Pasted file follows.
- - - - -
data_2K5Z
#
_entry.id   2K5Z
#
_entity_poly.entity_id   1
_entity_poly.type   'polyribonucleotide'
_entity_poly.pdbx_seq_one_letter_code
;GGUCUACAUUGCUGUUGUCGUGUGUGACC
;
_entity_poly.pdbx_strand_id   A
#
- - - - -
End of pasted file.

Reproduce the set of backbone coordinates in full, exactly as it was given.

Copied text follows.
data_2K5Z
#
_entry.id   2K5Z
#
_entity_poly.entity_id   1
_entity_poly.type   'polyribonucleotide'
_entity_poly.pdbx_seq_one_letter_code
;GGUCUACAUUGCUGUUGUCGUGUGUGACC
;
_entity_poly.pdbx_strand_id   A
#